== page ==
It’s hard to fathom the influence that basic spices, such as black pepper and cinnamon, have had upon the world; yet, from the end of the Middle Ages through the European “Age of Discovery” and into modern times, the spice trade has had an enormous impact on the global economy. The spice trade by land (via the Silk Road) and on sea connected West and East. It compelled the establishment of new alliances, caused wars, spearheaded maritime discovery and ship building revolutions, brought cultures and economies closer together, and much more.
Today, we all enjoy open access to spices from around the world in our neighborhood groceries and corner stores, and the only revolutions that spices lead to are in professional kitchens. The spice trade has grown into a modern, industrial-scale field that produces and distributes products globally. The security of this industry, as in other food and beverage sectors, rests in quality control in the manufacture, shipment, and storage.
International standards and guidance documents, supported and confirmed by compressed air purity testing, play a major role in keeping spices fresh and safe.
THE LIFE OF A SPICE
Compressed air is an important component in how food and beverage products are manufactured, moved, stored and shipped. Compressed air plays a role in all major aspects of production: conveyors, generators, blowing out packaging (such as spice bottles), regulation of cool air in storage and shipment, etc. For the production and handling of spices, compressed air management helps regulate the moisture content.
Clean compressed air keeps the lines of production operating safely and efficiently, keeping out contaminants such as water and oil.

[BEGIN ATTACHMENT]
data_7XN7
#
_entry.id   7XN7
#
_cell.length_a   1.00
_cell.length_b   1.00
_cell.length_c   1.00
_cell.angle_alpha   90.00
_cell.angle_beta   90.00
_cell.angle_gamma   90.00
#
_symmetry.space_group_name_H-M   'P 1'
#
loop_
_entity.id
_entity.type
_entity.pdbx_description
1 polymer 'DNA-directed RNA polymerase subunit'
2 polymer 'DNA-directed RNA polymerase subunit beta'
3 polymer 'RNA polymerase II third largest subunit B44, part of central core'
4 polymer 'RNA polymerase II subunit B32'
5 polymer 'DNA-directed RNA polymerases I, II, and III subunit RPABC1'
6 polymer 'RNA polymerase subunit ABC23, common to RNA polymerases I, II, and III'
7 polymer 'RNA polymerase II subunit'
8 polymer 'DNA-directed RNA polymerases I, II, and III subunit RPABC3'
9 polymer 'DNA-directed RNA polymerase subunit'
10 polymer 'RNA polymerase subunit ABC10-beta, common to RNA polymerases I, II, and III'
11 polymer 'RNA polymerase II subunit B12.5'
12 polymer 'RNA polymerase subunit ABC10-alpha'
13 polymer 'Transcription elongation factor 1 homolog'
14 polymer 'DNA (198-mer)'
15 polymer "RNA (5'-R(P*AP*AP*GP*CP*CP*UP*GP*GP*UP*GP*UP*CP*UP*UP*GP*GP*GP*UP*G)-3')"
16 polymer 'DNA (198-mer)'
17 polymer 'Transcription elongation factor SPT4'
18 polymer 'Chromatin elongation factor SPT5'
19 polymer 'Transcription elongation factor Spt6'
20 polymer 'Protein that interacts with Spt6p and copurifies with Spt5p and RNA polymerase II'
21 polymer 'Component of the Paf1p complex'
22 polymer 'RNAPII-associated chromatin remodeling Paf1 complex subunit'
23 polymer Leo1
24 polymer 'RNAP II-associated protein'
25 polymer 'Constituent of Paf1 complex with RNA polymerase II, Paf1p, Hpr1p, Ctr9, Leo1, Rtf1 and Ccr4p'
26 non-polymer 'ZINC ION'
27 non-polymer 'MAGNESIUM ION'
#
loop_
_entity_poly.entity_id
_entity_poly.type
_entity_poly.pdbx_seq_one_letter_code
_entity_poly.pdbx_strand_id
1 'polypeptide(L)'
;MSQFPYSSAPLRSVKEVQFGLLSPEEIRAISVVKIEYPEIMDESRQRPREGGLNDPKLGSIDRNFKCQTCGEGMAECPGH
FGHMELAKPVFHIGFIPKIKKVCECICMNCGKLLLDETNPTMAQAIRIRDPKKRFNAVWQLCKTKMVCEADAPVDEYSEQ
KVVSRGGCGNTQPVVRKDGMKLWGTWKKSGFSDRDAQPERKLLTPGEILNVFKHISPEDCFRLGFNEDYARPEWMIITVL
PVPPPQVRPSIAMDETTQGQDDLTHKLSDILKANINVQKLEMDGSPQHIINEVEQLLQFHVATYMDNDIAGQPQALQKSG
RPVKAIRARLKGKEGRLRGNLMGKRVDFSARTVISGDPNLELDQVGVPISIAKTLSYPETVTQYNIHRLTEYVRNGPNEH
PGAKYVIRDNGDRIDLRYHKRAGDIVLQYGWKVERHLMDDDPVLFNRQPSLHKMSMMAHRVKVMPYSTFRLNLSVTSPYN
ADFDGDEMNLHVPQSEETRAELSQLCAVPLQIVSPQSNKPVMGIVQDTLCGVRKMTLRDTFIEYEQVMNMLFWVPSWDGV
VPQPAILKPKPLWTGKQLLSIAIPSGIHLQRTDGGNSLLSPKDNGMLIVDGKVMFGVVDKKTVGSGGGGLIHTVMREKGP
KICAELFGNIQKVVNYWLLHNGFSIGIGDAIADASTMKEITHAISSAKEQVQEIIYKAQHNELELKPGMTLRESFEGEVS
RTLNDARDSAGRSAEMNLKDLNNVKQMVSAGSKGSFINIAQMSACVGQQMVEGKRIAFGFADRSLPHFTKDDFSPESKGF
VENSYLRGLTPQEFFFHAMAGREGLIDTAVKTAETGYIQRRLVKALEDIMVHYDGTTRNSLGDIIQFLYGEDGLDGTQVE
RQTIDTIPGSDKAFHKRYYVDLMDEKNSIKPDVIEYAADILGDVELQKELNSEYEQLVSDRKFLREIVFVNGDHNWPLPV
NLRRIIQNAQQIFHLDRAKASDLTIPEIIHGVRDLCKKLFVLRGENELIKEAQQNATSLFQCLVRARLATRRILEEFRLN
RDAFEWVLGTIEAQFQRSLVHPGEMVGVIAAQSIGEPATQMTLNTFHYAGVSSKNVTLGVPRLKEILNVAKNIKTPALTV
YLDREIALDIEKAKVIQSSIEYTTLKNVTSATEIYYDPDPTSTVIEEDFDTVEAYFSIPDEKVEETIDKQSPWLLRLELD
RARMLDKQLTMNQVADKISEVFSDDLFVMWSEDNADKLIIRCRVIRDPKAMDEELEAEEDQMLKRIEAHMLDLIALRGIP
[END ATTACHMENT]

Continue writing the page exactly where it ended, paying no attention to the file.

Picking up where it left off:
The many steps taken to ensure safety—such as understanding more than 1000 standards from ISO that impact food and beverage production—include regular testing of compressed air purity. The difficulty for any manufacturer here, however, is in the absence of a blanket specification for how all facilities must operate in regards to their compressed air quality. This isn’t an oversight in the world market. Indeed, the needs of production are so varied that a single specification is impossible. The air quality needs in spice production differ deeply, for example, from the air quality needs for the production of pharmaceuticals or cosmetics, just as they differ from air quality needs in the operation of breathing air apparatuses such as in the recreational dive field or for fire department equipment.
How can a company find its most efficient level of safe operation? Spice companies utilize compressed air testing equipment from TRI Air Testing to take samples directly at the source in production/packaging/storage and to verify that safe, clean compressed air at the level needed for their specific production and consumer safety is being used.
TRI Air Testing’s independent, third-party laboratory offers 24-hour turnaround time (for most standard compressed air tests) and online report access so that clients enjoy quick, clear understanding of their air quality, whether they are testing direct or indirect product contact, CGA Grade D, OSHA 1910.134, ISO 8573, or another standard or guidance document.
While today’s spice trade is much less dramatic than when Vasco da Gama sailed in search of a new, secure spice shipping route in the late 15th century, the measures the industry takes to ensure high-quality products are extensive. Compressed air testing is a key piece of it, and we wouldn’t have it any other way.
Our barbecues, curries, holiday meals and much more depend on it.
Do you have questions about compressed air testing, understanding standards and guidelines available to the food and beverage industry, or compressed air kits? Contact Donna Clark: firstname.lastname@example.org.
TRI, an AIHA-accredited laboratory, provides compressed air testing with excellence in quality and science. www.airtesting.com